By Tony Fitzpatrick
About halfway through “Love and Mercy,” the Brian Wilson biopic, one realizes how Brian Wilson’s songs have never lost their currency. We still sing along to these happy tunes. Of all the music from the 1960s, only the Brian Wilson’s Beach Boys offer a safe harbor from the cynicism and tragedy of that troubled decade. Even forty-nine years later, “Pet Sounds” still stands as a transcendent recording that would influence a good measure of what came after—including the Beatles’ “Sgt. Pepper’s Lonely Hearts Club Band.” Just listen to the layering of sounds; Wilson did it first. It is to the picture’s credit that this period in Brian Wilson’s life is rendered in sunshine and bold, vibrant colors. Brian has broken it wide open, even if he is the only one who understands this.
The two Brians, the younger and the older, are played by Paul Dano and John Cusack; they both issue an uncanny embodiment of Brian Wilson. There is plenty of heavy lifting for both actors, for Wilson remains an enigmatic genius whose later masterpiece “Smile” is every bit as revolutionary as “Pet Sounds” was.
As the older Brian, John Cusack locates the damaged psyche at the root of the genius. The luminous gift in the wounded child. It is an astonishing performance that never enters into the sentimental treacle of other musical biopics. It is held together by Cusack and Dano’s ability to tap into Brian Wilson’s sense of wonder at making music. One never doubts for a moment that music is what saved Brian Wilson and restored him to life. Music, and his inability to lie. Both actors are marvelous and this is no small thing.
As the older Wilson, Cusack is a revelation; he embodies Brian’s halting, fearful navigation of the world with the skill of a surgeon. When you think of it, John Cusack is not the first person one would think of when it comes to who would play Brian Wilson. That said, he is letter-perfect. You sense his immense fear even when he is buying a Cadillac, and his painful honesty when he reveals his brother’s untimely death to the saleswoman, who later becomes his wife. It is a sweet moment that in lesser hands could have degenerated to a “meet cute” bit of nonsense. After viewing this film I cannot picture anyone else in these roles; Dano and Cusack are that good.
The Cadillac saleswoman played by Elizabeth Banks senses Wilson’s kindness and sweetness and takes a chance on him, eventually falling in love and rescuing Brian from the quack shrink Eugene Landy who’d, through manipulation of Wilson, became his legal guardian. By the end of this picture you want to choke the shit out of this guy or kick him in the nuts till he dies. Paul Giamatti is a great villain, all Southern California snake oil with a douchey haircut.
Both Cusack and Dano drive the idea that Brian Wilson was so far ahead of his time musically, that musicians no less then L.A.’s legendary “Wrecking Crew” are astonished at his acuity for layering sounds. At one point, on a cigarette break, Hal Blaine tells Wilson he’s played with Sinatra and a litany of other big names that don’t compare to Wilson musically. The joy in watching Brian build “Good Vibrations” from the ground up is one of the great joys of this wonderful film. It starts with Wilson noodling on the piano, with the germ of an idea, and then Mike Love tells him he has “something.” Wilson chases the tonal structure down by repetition and fine-tuning the sound of each instrument and musician on the song, at first annoying the Wrecking Crew and eventually joyously surpassing their expectations for their signature song. It shines a wondrous light on the creative process.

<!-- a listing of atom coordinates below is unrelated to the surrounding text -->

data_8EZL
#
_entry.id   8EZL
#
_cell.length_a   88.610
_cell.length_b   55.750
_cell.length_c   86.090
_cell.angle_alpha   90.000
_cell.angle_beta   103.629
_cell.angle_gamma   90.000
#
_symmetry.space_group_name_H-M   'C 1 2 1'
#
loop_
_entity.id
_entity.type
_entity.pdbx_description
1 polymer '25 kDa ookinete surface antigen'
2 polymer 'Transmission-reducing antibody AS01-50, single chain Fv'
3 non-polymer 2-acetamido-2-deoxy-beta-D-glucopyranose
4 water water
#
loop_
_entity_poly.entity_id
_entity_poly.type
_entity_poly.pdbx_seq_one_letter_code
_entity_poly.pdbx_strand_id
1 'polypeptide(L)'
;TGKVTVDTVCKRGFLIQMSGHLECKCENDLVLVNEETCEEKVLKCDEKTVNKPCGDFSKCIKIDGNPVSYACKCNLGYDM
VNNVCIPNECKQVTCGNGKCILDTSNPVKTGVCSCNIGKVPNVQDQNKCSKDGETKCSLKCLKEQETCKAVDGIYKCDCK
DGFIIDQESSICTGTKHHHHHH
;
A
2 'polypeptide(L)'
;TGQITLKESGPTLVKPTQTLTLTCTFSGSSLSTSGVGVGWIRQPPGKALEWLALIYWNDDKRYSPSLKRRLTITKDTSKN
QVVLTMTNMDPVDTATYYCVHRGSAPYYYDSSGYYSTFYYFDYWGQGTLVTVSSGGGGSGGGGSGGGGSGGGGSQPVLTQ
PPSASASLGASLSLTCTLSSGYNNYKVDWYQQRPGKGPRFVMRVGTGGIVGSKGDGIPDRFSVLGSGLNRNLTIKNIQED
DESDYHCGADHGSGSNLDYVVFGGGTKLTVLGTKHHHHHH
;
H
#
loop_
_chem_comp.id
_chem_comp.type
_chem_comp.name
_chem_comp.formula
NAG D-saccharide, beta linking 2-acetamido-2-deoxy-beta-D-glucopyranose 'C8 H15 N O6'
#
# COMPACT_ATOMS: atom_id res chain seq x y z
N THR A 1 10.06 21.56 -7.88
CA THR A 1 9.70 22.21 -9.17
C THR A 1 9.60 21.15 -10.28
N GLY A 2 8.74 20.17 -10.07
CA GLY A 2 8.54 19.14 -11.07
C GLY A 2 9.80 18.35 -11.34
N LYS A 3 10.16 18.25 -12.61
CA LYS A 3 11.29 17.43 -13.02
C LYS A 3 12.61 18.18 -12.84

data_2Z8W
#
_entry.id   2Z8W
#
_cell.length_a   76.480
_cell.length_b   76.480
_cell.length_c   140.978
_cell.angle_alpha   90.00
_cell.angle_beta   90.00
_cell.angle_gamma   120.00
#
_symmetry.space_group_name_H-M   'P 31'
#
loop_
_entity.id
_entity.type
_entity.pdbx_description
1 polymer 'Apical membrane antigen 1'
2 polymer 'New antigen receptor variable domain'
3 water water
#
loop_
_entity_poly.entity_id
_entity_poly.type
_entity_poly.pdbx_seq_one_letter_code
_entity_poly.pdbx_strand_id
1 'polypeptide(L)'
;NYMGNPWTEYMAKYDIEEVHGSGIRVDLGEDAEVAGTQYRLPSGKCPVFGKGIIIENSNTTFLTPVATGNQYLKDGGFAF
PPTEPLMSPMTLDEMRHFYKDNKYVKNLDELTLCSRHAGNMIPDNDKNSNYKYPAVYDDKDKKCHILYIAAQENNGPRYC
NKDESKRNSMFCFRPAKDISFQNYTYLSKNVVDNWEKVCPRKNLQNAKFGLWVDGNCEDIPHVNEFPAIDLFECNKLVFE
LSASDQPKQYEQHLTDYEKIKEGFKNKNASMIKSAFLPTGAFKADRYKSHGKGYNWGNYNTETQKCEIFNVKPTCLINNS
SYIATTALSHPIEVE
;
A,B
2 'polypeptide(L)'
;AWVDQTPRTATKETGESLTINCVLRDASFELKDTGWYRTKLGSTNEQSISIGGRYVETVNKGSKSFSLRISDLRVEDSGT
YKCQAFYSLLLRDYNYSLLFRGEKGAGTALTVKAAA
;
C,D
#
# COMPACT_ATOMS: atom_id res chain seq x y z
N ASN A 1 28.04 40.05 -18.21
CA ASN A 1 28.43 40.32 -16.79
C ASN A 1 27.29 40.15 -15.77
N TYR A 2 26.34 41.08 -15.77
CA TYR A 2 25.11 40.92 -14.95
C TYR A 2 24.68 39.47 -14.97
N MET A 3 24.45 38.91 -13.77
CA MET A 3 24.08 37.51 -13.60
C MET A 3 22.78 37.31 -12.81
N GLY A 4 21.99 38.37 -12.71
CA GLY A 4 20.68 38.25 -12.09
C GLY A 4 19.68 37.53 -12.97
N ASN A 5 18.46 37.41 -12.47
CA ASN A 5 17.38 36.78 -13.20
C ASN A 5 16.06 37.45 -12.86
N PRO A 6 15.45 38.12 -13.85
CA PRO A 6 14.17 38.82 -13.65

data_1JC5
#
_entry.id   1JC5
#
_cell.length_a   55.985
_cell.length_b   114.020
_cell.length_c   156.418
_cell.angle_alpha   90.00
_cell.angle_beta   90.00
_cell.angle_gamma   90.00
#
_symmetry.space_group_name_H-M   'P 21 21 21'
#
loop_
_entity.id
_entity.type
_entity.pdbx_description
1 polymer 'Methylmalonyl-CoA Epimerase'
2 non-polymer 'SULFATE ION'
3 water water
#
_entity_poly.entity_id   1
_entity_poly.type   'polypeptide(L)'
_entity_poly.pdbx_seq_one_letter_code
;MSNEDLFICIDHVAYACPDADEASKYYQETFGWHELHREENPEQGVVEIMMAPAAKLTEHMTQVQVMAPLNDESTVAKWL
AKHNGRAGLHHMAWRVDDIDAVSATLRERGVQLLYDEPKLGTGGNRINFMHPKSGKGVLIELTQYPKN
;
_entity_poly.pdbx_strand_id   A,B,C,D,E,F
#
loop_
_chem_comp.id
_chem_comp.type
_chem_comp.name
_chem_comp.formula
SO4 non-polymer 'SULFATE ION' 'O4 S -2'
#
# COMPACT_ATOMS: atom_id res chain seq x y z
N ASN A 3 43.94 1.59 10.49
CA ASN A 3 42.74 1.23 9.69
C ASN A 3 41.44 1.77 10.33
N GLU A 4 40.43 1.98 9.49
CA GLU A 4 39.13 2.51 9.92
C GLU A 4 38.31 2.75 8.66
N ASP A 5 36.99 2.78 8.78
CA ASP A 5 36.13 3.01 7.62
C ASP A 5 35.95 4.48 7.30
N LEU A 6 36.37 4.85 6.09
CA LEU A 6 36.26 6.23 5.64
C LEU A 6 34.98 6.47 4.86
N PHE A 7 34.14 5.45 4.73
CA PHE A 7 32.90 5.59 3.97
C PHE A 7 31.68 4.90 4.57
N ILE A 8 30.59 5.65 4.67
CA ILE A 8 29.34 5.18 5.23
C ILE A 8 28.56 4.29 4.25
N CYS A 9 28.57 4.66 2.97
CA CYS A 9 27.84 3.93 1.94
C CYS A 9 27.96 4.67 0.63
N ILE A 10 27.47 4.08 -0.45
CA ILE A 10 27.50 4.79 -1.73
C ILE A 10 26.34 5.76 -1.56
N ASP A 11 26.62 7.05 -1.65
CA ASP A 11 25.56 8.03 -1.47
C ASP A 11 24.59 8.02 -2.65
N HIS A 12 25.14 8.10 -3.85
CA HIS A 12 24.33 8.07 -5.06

It’s not a mystery that this story has a happy ending because this story is ongoing. Brian Wilson will play Ravinia this summer.
The next day, after seeing the film, I meet Brian Wilson and John Cusack at Metro.
I’m a bit nervous to meet Wilson. I’ve known Cusack for years and he is friendly if looking a bit tired. Wilson looks great and we talk for a while. I tell him that his music has been with me my whole life and that my older brother once gave me a sound ass-kicking for swiping his forty-five of “Good Vibrations.” Brian smiles a bit and he and Cusack share a laugh. When I ask him what’s next, he tells me a tour and a new record. I’m too nervous to ask any intelligent questions and I thank him for his body of work. He thanks me for the interview. It’s a flat five minutes and I’m happy as hell—I’ve met Brian Wilson. Cusack notices my elation and laughs with me. I run into the journalist Mark Guarino and he has the same crazy smile on his face. We’ve met Brian Wilson, a man who evinces such goodwill and happiness and love, that you have to smile.
It is rare in American culture that artists are allowed a second act. It is particularly satisfying that Brian Wilson got one. For better than fifty years his music has been part of an American soundtrack, one of hope and boundless optimism. Anytime any movie wants to portray a carefree, joyous time in the sixties, cue a Beach Boys tune. They are the go-to soundtrack for a particularly American sense of innocence lost. There is nothing sentimental in this film. That Wilson was nearly undone by the people closest to him is tragic and sad. That the redemptive power of his music and the love of his wife saved him gives one hope.
It is also a joy to see John Cusack give the performance of his career: there is not a false note in his embodiment of Wilson. It is a rich and nuanced portrayal that stays with you for a long time and shines a light on Wilson’s genius.
Until now, Brian Wilson has largely been a mystery, in fact—scratch that—he is still a mystery, enshrouded in some of the most joyful music ever made.
Thank you, Brian Wilson.